Women, you don’t have to learn to belly dance for your husbands; men, you can just say "no" to chick flicks. Researchers from Northwestern University have found a new tool in the quest to preserve conjugal contentment. It only takes 21 minutes a year and doesn't require beaded bras or Hugh Grant.

A merry marriage has shown to be important for health and happiness, yet, fickle animals that we are, satisfaction with one’s spouse generally declines over time. But the team from Northwestern found that a simple writing intervention prevents couples from spiraling into that place of endless bickering and silent dinners at restaurants.

“I don’t want it to sound like magic, but you can get pretty impressive results with minimal intervention,” said Eli Finkel, lead author of the study and professor of psychology at Northwestern.

The writing intervention is comprised of three, seven-minute exercises administered online. The simple “reappraisal writing task” asked participants to think about the facts of their most recent argument with their spouse, and to consider the argument from the perspective of a neutral third party.

The study included 120 couples, of which half were asked to perform the writing exercise every four months. Previous research has shown that a decline in marital happiness can occur during the first year, which both groups confirmed. But for the couples who did the writing task, the decline in marital satisfaction during the second year was completely eliminated. Although couples from both sets of participants fought just as much and about similar topics, the writing couples were less upset by these squabbles, which lead to greater marital harmony.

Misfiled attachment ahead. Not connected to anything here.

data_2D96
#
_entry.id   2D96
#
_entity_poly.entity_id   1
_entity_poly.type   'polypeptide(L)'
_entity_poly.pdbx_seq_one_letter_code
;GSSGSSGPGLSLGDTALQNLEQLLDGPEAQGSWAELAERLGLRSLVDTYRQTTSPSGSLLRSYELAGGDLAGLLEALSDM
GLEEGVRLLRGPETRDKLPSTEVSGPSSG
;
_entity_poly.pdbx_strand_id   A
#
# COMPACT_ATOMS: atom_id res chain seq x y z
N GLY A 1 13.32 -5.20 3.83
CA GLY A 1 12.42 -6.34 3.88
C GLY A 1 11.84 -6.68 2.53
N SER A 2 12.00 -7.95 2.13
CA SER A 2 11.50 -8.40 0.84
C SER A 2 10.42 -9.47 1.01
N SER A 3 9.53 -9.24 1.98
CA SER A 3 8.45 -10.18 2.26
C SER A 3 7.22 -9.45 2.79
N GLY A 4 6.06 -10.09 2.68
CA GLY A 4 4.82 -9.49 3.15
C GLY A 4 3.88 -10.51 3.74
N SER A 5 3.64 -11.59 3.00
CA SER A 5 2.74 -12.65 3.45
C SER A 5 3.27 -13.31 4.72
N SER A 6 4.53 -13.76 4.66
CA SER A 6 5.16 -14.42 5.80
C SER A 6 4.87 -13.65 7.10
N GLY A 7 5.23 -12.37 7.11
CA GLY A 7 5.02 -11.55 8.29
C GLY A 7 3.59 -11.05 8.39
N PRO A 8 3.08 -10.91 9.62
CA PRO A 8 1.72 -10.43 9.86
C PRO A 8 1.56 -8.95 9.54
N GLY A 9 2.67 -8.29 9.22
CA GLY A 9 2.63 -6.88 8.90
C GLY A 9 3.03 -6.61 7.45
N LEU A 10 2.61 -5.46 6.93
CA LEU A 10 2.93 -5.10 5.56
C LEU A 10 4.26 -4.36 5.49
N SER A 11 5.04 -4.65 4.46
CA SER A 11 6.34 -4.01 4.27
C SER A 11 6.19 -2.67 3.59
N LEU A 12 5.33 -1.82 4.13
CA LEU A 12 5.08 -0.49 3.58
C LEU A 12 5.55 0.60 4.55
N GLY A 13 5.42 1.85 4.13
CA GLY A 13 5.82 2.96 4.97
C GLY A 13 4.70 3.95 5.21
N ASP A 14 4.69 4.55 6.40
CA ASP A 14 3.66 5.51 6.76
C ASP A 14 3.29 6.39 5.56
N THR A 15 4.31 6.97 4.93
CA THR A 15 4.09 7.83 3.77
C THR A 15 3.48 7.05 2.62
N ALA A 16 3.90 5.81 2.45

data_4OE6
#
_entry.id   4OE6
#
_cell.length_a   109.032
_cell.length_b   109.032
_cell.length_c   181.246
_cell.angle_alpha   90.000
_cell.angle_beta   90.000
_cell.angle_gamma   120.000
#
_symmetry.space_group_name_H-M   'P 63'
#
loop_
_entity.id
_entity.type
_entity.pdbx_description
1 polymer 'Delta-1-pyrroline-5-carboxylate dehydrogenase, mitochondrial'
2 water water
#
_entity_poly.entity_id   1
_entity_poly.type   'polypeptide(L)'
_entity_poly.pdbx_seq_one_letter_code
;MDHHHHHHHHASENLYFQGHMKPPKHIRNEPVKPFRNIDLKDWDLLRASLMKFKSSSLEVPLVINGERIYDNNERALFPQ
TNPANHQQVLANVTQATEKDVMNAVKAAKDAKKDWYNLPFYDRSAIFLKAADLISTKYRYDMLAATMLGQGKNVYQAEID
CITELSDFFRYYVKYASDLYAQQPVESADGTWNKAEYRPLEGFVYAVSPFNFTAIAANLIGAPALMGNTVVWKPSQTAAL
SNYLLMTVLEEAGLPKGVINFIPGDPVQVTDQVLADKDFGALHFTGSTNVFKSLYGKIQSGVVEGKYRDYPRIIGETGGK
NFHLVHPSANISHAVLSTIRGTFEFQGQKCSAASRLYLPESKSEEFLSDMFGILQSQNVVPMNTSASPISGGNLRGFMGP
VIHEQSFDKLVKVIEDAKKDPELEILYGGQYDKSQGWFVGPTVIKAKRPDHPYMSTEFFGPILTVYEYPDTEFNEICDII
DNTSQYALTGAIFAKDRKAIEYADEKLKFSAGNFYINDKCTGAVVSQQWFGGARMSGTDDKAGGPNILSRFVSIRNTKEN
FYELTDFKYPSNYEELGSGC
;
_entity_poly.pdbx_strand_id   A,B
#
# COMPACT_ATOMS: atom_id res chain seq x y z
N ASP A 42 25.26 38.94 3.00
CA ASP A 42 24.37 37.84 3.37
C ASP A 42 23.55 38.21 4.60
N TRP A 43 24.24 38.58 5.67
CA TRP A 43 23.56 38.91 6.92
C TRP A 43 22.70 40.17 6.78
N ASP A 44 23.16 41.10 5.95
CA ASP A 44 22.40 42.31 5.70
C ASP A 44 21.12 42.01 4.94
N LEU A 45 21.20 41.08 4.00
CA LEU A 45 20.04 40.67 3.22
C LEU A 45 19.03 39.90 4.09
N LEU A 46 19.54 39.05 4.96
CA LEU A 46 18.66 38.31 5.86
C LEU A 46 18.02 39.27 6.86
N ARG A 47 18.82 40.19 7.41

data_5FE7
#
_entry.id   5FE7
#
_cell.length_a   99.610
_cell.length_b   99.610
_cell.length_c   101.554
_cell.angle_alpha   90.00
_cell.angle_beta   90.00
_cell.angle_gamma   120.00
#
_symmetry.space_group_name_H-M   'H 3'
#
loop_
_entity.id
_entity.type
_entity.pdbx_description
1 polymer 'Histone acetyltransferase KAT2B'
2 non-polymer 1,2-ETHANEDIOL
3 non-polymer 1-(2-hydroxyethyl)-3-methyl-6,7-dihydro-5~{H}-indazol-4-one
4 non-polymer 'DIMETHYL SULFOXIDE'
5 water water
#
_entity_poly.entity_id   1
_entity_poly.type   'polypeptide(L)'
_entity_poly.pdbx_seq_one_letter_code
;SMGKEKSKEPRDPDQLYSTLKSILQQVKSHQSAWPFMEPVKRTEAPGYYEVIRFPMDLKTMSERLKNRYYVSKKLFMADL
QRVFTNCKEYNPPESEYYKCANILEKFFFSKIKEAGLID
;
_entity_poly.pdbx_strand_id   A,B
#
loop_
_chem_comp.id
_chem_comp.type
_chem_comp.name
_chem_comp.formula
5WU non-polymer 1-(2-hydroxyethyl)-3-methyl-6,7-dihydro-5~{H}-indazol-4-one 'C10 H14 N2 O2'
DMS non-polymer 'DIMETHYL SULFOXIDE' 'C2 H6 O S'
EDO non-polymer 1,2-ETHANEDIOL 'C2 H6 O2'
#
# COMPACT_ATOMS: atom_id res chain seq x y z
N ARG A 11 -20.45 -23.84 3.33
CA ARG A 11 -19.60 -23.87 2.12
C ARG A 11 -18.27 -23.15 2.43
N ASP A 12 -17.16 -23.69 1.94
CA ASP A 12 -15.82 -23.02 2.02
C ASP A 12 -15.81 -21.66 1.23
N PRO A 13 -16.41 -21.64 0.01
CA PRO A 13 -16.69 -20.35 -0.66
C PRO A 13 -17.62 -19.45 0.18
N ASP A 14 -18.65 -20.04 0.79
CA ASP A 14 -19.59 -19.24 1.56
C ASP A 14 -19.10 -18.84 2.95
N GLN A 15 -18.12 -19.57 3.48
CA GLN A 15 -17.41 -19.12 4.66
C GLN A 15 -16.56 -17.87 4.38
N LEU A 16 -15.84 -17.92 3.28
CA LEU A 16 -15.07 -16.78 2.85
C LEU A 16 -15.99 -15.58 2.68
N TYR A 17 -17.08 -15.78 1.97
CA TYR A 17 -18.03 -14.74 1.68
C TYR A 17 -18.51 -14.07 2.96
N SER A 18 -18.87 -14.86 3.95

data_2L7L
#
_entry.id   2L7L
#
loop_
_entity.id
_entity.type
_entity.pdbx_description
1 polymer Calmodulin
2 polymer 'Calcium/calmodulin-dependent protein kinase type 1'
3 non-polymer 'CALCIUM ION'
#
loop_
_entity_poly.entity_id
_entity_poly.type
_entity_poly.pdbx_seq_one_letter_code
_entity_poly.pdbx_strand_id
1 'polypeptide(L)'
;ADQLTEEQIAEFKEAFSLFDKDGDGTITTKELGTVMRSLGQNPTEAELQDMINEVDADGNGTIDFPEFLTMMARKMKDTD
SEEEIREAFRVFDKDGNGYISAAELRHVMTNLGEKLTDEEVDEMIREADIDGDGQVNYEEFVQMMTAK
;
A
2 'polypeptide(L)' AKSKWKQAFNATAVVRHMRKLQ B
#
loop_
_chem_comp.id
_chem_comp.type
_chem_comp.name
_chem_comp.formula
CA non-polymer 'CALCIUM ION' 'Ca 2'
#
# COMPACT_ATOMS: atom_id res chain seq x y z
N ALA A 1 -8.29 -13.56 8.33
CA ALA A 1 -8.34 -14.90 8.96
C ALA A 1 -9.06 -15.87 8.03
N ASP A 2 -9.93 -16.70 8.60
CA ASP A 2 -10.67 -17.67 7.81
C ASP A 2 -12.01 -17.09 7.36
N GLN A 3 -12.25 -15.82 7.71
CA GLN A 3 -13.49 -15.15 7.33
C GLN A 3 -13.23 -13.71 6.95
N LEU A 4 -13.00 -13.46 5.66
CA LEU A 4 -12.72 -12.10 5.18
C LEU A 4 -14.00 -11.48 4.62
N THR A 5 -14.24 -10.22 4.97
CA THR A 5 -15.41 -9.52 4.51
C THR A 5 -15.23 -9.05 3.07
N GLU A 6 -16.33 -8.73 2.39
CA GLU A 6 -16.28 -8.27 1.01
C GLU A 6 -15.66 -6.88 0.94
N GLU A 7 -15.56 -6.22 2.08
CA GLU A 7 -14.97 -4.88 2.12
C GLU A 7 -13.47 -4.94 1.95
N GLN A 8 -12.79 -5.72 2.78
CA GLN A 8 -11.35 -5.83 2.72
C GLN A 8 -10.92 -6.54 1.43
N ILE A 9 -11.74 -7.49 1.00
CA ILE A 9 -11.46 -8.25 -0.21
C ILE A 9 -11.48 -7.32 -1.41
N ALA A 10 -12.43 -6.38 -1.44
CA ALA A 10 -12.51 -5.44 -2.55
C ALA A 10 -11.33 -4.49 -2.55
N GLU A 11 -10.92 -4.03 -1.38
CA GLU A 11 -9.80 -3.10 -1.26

“Not only did this effect emerge for marital satisfaction, it also emerged for other relationship processes, like passion and sexual desire, that are especially vulnerable to the ravages of time,” Finkel said. “Having a high-quality marriage is one of the strongest predictors of happiness and health.”

With research emphasizing the importance of a happy marriage — one recent study even suggests that a stressful marriage can be as bad for the heart as a regular smoking habit — striving for marital harmony seems like a no-brainer.

“From that perspective, participating in a seven-minute writing exercise three times a year has to be one of the best investments married people can make,” Finkel said.

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Save your marriage in 21 minutes
New research shows that a series of quick writing exercises can preserve marital harmony.